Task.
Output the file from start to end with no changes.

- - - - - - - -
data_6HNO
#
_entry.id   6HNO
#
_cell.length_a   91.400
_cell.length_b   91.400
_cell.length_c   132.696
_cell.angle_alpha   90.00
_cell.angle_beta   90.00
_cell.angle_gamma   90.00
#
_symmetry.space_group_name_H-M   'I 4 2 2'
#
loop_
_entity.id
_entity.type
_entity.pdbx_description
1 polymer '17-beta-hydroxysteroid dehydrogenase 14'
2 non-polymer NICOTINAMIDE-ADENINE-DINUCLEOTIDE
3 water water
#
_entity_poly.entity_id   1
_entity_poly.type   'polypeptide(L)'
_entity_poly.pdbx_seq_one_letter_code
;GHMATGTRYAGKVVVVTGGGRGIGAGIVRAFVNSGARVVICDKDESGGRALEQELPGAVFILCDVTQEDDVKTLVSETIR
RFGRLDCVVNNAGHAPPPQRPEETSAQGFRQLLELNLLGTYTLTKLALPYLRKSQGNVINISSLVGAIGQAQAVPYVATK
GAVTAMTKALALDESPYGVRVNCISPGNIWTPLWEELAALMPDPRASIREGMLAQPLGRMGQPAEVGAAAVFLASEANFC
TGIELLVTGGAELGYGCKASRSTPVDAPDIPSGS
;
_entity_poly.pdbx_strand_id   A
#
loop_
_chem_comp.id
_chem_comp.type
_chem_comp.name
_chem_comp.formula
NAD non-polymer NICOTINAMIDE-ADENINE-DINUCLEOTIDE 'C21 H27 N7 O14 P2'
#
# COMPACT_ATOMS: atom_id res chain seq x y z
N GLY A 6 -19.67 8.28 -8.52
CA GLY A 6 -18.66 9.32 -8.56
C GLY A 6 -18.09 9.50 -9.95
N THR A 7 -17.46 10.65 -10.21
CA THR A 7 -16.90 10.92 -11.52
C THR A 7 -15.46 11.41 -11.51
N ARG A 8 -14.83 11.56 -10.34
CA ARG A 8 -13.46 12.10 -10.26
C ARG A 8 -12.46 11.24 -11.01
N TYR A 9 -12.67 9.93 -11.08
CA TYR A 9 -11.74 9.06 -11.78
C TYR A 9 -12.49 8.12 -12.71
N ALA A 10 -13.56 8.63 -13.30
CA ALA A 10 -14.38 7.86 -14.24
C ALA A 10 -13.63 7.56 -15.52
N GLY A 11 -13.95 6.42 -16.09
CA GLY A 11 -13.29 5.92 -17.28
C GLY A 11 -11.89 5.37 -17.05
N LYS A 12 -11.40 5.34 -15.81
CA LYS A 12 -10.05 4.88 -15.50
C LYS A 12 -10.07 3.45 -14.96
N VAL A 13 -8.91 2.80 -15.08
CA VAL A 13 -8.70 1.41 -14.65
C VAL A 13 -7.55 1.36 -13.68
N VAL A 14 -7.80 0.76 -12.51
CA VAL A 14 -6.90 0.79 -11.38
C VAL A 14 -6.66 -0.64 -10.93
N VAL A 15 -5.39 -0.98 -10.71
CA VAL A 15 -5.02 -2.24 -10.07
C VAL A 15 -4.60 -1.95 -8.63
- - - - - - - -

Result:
data_6HNO
#
_entry.id   6HNO
#
_cell.length_a   91.400
_cell.length_b   91.400
_cell.length_c   132.696
_cell.angle_alpha   90.00
_cell.angle_beta   90.00
_cell.angle_gamma   90.00
#
_symmetry.space_group_name_H-M   'I 4 2 2'
#
loop_
_entity.id
_entity.type
_entity.pdbx_description
1 polymer '17-beta-hydroxysteroid dehydrogenase 14'
2 non-polymer NICOTINAMIDE-ADENINE-DINUCLEOTIDE
3 water water
#
_entity_poly.entity_id   1
_entity_poly.type   'polypeptide(L)'
_entity_poly.pdbx_seq_one_letter_code
;GHMATGTRYAGKVVVVTGGGRGIGAGIVRAFVNSGARVVICDKDESGGRALEQELPGAVFILCDVTQEDDVKTLVSETIR
RFGRLDCVVNNAGHAPPPQRPEETSAQGFRQLLELNLLGTYTLTKLALPYLRKSQGNVINISSLVGAIGQAQAVPYVATK
GAVTAMTKALALDESPYGVRVNCISPGNIWTPLWEELAALMPDPRASIREGMLAQPLGRMGQPAEVGAAAVFLASEANFC
TGIELLVTGGAELGYGCKASRSTPVDAPDIPSGS
;
_entity_poly.pdbx_strand_id   A
#
loop_
_chem_comp.id
_chem_comp.type
_chem_comp.name
_chem_comp.formula
NAD non-polymer NICOTINAMIDE-ADENINE-DINUCLEOTIDE 'C21 H27 N7 O14 P2'
#
# COMPACT_ATOMS: atom_id res chain seq x y z
N GLY A 6 -19.67 8.28 -8.52
CA GLY A 6 -18.66 9.32 -8.56
C GLY A 6 -18.09 9.50 -9.95
N THR A 7 -17.46 10.65 -10.21
CA THR A 7 -16.90 10.92 -11.52
C THR A 7 -15.46 11.41 -11.51
N ARG A 8 -14.83 11.56 -10.34
CA ARG A 8 -13.46 12.10 -10.26
C ARG A 8 -12.46 11.24 -11.01
N TYR A 9 -12.67 9.93 -11.08
CA TYR A 9 -11.74 9.06 -11.78
C TYR A 9 -12.49 8.12 -12.71
N ALA A 10 -13.56 8.63 -13.30
CA ALA A 10 -14.38 7.86 -14.24
C ALA A 10 -13.63 7.56 -15.52
N GLY A 11 -13.95 6.42 -16.09
CA GLY A 11 -13.29 5.92 -17.28
C GLY A 11 -11.89 5.37 -17.05
N LYS A 12 -11.40 5.34 -15.81
CA LYS A 12 -10.05 4.88 -15.50
C LYS A 12 -10.07 3.45 -14.96
N VAL A 13 -8.91 2.80 -15.08
CA VAL A 13 -8.70 1.41 -14.65
C VAL A 13 -7.55 1.36 -13.68
N VAL A 14 -7.80 0.76 -12.51
CA VAL A 14 -6.90 0.79 -11.38
C VAL A 14 -6.66 -0.64 -10.93
N VAL A 15 -5.39 -0.98 -10.71
CA VAL A 15 -5.02 -2.24 -10.07
C VAL A 15 -4.60 -1.95 -8.63